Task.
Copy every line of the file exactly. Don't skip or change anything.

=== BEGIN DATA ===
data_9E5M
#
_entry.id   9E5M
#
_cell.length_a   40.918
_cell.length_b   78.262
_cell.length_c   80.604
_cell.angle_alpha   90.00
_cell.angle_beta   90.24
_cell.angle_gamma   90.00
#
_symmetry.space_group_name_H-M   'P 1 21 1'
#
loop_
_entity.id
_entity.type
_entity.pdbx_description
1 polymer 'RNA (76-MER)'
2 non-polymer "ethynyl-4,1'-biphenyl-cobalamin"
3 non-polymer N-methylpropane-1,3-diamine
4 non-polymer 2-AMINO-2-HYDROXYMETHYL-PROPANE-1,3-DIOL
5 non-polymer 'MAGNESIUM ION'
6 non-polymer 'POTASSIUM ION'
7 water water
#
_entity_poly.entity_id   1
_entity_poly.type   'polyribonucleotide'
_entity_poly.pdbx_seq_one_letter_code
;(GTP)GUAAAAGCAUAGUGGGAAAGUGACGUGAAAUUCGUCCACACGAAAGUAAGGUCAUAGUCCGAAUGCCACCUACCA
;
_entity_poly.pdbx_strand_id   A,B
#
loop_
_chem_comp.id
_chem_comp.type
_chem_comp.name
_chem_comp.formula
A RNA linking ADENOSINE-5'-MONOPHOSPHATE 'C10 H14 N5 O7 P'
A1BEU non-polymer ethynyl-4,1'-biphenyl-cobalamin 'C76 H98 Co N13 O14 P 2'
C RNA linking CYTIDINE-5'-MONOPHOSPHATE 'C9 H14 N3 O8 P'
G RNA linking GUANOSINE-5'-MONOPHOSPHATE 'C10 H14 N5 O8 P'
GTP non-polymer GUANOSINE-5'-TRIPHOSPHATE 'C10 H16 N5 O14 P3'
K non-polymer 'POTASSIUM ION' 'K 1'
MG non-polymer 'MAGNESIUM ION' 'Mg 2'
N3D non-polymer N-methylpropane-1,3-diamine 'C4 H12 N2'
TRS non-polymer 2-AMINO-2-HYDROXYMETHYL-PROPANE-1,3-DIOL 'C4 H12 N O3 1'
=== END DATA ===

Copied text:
data_9E5M
#
_entry.id   9E5M
#
_cell.length_a   40.918
_cell.length_b   78.262
_cell.length_c   80.604
_cell.angle_alpha   90.00
_cell.angle_beta   90.24
_cell.angle_gamma   90.00
#
_symmetry.space_group_name_H-M   'P 1 21 1'
#
loop_
_entity.id
_entity.type
_entity.pdbx_description
1 polymer 'RNA (76-MER)'
2 non-polymer "ethynyl-4,1'-biphenyl-cobalamin"
3 non-polymer N-methylpropane-1,3-diamine
4 non-polymer 2-AMINO-2-HYDROXYMETHYL-PROPANE-1,3-DIOL
5 non-polymer 'MAGNESIUM ION'
6 non-polymer 'POTASSIUM ION'
7 water water
#
_entity_poly.entity_id   1
_entity_poly.type   'polyribonucleotide'
_entity_poly.pdbx_seq_one_letter_code
;(GTP)GUAAAAGCAUAGUGGGAAAGUGACGUGAAAUUCGUCCACACGAAAGUAAGGUCAUAGUCCGAAUGCCACCUACCA
;
_entity_poly.pdbx_strand_id   A,B
#
loop_
_chem_comp.id
_chem_comp.type
_chem_comp.name
_chem_comp.formula
A RNA linking ADENOSINE-5'-MONOPHOSPHATE 'C10 H14 N5 O7 P'
A1BEU non-polymer ethynyl-4,1'-biphenyl-cobalamin 'C76 H98 Co N13 O14 P 2'
C RNA linking CYTIDINE-5'-MONOPHOSPHATE 'C9 H14 N3 O8 P'
G RNA linking GUANOSINE-5'-MONOPHOSPHATE 'C10 H14 N5 O8 P'
GTP non-polymer GUANOSINE-5'-TRIPHOSPHATE 'C10 H16 N5 O14 P3'
K non-polymer 'POTASSIUM ION' 'K 1'
MG non-polymer 'MAGNESIUM ION' 'Mg 2'
N3D non-polymer N-methylpropane-1,3-diamine 'C4 H12 N2'
TRS non-polymer 2-AMINO-2-HYDROXYMETHYL-PROPANE-1,3-DIOL 'C4 H12 N O3 1'